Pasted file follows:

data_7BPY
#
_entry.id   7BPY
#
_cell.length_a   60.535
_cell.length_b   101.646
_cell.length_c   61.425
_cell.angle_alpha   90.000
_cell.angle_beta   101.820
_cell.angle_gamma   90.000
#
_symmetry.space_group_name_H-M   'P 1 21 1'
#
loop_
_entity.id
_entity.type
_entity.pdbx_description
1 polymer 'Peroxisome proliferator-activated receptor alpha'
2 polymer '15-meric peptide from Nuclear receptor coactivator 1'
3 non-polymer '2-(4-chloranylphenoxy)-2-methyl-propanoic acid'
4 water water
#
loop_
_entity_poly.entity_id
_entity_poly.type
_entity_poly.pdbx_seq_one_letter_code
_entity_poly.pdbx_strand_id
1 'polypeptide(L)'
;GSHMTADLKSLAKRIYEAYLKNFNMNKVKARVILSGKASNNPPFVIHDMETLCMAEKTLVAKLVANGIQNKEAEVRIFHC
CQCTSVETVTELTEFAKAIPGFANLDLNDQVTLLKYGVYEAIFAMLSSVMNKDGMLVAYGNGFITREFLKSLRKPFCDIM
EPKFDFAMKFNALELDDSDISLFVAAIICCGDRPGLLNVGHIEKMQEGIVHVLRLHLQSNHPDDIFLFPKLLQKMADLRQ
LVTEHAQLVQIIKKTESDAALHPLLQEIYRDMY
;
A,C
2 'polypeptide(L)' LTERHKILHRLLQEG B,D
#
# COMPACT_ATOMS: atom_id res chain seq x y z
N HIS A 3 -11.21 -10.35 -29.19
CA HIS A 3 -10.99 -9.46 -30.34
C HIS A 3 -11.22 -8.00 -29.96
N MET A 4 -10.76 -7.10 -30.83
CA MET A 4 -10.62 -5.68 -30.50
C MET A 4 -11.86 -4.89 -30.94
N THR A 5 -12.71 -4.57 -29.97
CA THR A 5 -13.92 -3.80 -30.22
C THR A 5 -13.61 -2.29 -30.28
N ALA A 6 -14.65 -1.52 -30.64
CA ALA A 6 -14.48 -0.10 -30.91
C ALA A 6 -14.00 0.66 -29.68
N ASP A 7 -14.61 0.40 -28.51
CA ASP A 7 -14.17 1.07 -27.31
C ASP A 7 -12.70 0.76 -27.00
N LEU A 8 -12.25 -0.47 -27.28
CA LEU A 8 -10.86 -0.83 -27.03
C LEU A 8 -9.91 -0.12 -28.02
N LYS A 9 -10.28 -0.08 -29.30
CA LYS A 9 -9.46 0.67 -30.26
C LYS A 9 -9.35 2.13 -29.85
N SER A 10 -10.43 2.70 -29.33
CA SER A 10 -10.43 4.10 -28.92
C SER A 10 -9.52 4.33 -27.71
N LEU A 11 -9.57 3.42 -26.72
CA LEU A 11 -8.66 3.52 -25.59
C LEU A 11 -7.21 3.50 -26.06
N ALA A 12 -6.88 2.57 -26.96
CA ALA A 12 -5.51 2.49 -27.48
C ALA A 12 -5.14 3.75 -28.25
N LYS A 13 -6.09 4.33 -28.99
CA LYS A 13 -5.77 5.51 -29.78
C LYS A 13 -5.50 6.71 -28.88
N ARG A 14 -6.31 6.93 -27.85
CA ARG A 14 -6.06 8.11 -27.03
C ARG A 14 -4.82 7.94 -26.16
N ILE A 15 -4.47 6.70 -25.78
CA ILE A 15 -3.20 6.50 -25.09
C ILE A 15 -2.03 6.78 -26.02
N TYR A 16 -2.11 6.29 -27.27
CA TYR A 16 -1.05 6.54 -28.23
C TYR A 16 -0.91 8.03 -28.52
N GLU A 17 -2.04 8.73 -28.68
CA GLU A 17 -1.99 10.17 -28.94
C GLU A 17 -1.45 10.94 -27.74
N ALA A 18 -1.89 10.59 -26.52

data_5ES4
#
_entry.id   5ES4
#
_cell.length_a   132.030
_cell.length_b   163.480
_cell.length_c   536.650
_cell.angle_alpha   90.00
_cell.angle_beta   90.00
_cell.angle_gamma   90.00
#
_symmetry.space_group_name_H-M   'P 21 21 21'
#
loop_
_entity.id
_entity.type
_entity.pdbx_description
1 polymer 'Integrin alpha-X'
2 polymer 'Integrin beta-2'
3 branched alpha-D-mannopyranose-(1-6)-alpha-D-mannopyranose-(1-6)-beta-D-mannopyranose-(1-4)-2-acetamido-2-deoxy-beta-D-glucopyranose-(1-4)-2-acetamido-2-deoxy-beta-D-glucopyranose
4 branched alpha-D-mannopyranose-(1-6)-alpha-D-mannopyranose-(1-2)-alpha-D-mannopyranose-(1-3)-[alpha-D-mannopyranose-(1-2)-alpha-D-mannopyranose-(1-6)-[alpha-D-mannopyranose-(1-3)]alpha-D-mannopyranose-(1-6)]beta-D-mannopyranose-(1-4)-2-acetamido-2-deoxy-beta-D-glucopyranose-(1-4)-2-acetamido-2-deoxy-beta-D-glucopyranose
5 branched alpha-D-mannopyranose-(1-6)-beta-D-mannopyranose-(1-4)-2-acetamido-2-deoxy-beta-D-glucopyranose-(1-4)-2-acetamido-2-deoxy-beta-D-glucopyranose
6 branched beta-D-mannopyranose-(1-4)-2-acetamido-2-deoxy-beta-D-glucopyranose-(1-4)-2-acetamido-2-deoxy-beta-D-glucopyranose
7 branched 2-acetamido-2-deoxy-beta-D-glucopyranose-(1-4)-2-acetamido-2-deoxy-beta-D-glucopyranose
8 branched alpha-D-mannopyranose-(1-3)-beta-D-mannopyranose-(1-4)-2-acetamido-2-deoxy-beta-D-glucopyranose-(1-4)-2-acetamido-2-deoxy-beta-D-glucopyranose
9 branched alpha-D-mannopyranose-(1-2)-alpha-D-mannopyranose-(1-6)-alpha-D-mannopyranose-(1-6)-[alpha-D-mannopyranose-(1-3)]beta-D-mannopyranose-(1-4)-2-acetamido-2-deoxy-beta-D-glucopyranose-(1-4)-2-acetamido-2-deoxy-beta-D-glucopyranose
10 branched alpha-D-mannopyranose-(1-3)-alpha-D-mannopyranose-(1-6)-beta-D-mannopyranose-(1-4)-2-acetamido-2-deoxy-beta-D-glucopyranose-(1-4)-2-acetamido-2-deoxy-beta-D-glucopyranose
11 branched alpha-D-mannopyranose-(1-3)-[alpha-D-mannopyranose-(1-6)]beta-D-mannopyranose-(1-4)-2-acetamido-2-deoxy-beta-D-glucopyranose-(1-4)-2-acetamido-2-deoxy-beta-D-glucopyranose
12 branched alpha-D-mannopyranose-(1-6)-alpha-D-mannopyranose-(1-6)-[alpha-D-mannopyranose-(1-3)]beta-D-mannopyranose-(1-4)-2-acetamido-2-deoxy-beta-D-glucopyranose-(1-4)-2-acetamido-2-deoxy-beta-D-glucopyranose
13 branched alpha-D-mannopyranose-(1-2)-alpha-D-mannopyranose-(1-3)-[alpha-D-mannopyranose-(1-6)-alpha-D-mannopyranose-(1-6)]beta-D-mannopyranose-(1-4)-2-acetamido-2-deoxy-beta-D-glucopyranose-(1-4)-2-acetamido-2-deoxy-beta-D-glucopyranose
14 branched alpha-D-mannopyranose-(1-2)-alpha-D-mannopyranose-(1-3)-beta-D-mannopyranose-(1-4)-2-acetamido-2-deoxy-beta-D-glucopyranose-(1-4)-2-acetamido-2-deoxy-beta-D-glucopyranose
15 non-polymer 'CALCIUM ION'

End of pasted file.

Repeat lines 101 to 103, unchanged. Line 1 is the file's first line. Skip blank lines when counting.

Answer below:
1 polymer 'Integrin alpha-X'
2 polymer 'Integrin beta-2'
3 branched alpha-D-mannopyranose-(1-6)-alpha-D-mannopyranose-(1-6)-beta-D-mannopyranose-(1-4)-2-acetamido-2-deoxy-beta-D-glucopyranose-(1-4)-2-acetamido-2-deoxy-beta-D-glucopyranose